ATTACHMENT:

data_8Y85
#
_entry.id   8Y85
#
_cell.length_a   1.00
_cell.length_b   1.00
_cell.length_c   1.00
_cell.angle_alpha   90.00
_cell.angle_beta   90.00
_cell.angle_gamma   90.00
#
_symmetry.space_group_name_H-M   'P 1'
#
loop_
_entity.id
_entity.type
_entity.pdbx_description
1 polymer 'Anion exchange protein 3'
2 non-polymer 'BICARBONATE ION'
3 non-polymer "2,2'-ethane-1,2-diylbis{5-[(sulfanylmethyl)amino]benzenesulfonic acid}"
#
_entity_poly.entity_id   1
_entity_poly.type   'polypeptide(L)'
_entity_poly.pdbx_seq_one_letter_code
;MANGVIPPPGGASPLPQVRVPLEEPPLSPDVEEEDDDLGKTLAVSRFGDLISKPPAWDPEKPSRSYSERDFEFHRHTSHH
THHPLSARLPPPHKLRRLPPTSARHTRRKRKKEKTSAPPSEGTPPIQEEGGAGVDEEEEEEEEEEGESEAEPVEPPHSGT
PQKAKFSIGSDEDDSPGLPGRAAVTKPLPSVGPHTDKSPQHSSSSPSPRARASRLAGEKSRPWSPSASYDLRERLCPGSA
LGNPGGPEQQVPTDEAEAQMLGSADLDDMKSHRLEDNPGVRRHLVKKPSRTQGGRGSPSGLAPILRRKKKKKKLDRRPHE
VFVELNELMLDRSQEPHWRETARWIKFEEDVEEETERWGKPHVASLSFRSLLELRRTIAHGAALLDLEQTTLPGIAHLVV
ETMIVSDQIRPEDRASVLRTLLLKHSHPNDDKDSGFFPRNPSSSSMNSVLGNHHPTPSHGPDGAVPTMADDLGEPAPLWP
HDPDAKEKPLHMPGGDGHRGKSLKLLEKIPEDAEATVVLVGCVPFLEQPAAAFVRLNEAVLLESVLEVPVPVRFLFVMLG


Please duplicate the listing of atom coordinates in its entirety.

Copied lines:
data_8Y85
#
_entry.id   8Y85
#
_cell.length_a   1.00
_cell.length_b   1.00
_cell.length_c   1.00
_cell.angle_alpha   90.00
_cell.angle_beta   90.00
_cell.angle_gamma   90.00
#
_symmetry.space_group_name_H-M   'P 1'
#
loop_
_entity.id
_entity.type
_entity.pdbx_description
1 polymer 'Anion exchange protein 3'
2 non-polymer 'BICARBONATE ION'
3 non-polymer "2,2'-ethane-1,2-diylbis{5-[(sulfanylmethyl)amino]benzenesulfonic acid}"
#
_entity_poly.entity_id   1
_entity_poly.type   'polypeptide(L)'
_entity_poly.pdbx_seq_one_letter_code
;MANGVIPPPGGASPLPQVRVPLEEPPLSPDVEEEDDDLGKTLAVSRFGDLISKPPAWDPEKPSRSYSERDFEFHRHTSHH
THHPLSARLPPPHKLRRLPPTSARHTRRKRKKEKTSAPPSEGTPPIQEEGGAGVDEEEEEEEEEEGESEAEPVEPPHSGT
PQKAKFSIGSDEDDSPGLPGRAAVTKPLPSVGPHTDKSPQHSSSSPSPRARASRLAGEKSRPWSPSASYDLRERLCPGSA
LGNPGGPEQQVPTDEAEAQMLGSADLDDMKSHRLEDNPGVRRHLVKKPSRTQGGRGSPSGLAPILRRKKKKKKLDRRPHE
VFVELNELMLDRSQEPHWRETARWIKFEEDVEEETERWGKPHVASLSFRSLLELRRTIAHGAALLDLEQTTLPGIAHLVV
ETMIVSDQIRPEDRASVLRTLLLKHSHPNDDKDSGFFPRNPSSSSMNSVLGNHHPTPSHGPDGAVPTMADDLGEPAPLWP
HDPDAKEKPLHMPGGDGHRGKSLKLLEKIPEDAEATVVLVGCVPFLEQPAAAFVRLNEAVLLESVLEVPVPVRFLFVMLG